Was Saint George Virtuous?

That unselfishness is a virtue and selfishness a vice is such a firmly established fact that only a dyed-in-the-wool Objectivist would ever be so presumptuous as to challenge it. So let me put it to the test by giving just one concrete example:

A dragon is holding a princess captive in a tower. Along comes Saint George: at considerable risk to himself he fights the dragon, manages to slay him and liberates the princess. Was this a virtuous act on his part or not?

This is a question of motive. Let us say, simply, that he wants to marry the princess and get half the kingdom in reward. That, of course, is a selfish motive, so his act wasn’t virtuous.

But let us say he does not care a hoot about the princess, because she is ugly and not terribly nice, and neither is she a good cook; and he already owns half the kingdom and is not particularly keen on getting the other half as well. Yet he risks his life to liberate her, because it is a categorical imperative that captive princesses should be liberated. Now, his act would be truly virtuous.

(There is of course a third alternative: that he marries the princess despite her ugliness and her bad cooking, just to get half the kingdom. That would be “selfish” in the bad sense of the term. And the marriage would be unhappy.)

So why bother about this now? We live in a world where most dragons have been exterminated and where monarchy is on the wane (except for North Korea and Cuba).

Well, my Facebook friend Stuart Hayashi is reading Steven Pinker’s The Better Angels of Our Nature and quotes this line on Facebook:

You and I ought to reach this moral understanding not just so we can have a logically consistent conversation but because mutual unselfishness is the only way we can simultaneously pursue our interests. [Italics added.]

How can it be “mutually unselfish” to “pursue our interests”, given that we have those interests in common? – I answered as follows:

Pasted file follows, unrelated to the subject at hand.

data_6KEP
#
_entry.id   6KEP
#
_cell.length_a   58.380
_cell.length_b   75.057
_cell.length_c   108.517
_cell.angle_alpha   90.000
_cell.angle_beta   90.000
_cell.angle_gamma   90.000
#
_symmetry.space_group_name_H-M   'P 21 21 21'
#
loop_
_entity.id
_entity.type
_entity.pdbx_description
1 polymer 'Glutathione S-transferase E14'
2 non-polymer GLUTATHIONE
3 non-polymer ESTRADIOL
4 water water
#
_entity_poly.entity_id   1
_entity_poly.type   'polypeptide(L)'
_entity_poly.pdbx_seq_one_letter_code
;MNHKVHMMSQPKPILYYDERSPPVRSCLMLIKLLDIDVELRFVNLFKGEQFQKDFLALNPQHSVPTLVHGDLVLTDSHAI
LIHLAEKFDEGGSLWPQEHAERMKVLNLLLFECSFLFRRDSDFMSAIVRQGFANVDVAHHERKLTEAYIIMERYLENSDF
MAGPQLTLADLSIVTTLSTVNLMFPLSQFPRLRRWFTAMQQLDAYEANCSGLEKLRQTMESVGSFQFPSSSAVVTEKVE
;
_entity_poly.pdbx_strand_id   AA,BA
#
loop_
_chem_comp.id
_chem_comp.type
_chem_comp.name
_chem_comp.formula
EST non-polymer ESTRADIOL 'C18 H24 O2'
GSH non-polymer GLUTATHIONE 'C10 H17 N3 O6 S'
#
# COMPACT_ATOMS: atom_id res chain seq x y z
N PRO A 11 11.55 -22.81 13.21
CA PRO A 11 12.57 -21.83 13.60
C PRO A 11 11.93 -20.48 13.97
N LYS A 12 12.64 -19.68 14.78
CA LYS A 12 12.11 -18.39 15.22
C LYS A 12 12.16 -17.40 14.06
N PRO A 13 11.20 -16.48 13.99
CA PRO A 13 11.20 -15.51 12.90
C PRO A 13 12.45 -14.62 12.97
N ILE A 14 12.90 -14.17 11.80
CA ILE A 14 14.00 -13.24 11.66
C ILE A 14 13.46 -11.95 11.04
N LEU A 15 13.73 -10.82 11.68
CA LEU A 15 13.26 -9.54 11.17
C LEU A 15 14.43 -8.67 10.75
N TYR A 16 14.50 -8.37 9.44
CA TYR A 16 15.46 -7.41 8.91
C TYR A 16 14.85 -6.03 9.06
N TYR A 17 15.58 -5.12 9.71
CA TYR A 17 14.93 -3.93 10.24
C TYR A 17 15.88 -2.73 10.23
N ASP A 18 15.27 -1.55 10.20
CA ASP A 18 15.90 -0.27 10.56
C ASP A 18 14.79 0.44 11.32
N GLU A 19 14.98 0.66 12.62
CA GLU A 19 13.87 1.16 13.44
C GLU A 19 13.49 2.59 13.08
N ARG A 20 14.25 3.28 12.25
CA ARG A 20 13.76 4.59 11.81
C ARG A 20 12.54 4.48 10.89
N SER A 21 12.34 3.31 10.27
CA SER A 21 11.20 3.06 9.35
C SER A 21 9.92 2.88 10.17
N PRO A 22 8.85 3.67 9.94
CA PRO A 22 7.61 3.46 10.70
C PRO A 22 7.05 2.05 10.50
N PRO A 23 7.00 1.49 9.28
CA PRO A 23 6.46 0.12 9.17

The line of reasoning is quite simple: There is only one way to be selfish, and that is to prey on other people. We should not prey on other people; therefore, we should be unselfish.

Next question: How do we know there is no other way to be selfish? Well, we have observed many instances of selfish behavior, and there is one common denominator, and that is preying on other people.

There might be a flaw in this reasoning …

Someone suggested that this is an example of the “naturalistic fallacy” – the idea that if something is in our nature, it must be good, and that bad things are bad because they are against our nature. But I disagree with this. Clearly, it is in our nature to have a capacity for evil as well as a capacity for good; and it is in our nature to be capable of acting unselfishly as well as acting selfishly.

No, I think the flaw is that the reasoning is circular or “question-begging”. It is simply assumed beforehand that “selfishness” is bad and the word a term of opprobrium. Thus, a person who reasons this way will see “selfishness” only in acts of preying on others. And he would, if he follows his own logic, see Saint George rescuing the princess as a bad act, simply because he want to marry the princess; and if the princess also wants to marry Saint George, that would be “mutually selfish” and thus “mutually bad”. Not that anyone is prepared to draw this conclusion, but it is still the only possible conclusion. (We should have a “logically consistent conversation”, shouldn’t we, Mr. Pinker?)

But certainly, there is such a thing as “predatory selfishness” – although it is just the other side of altruism’s false coin – and unfortunately, we see far too much of it, when we look at the world. Altruism says that we should sacrifice for others, and “predatory egoism” says we should sacrifice others for ourselves. And the sad thing is that altruists very seldom actually sacrifice themselves (if they did, we would soon be rid of them). But predatorily sacrificing others is a far too common thing.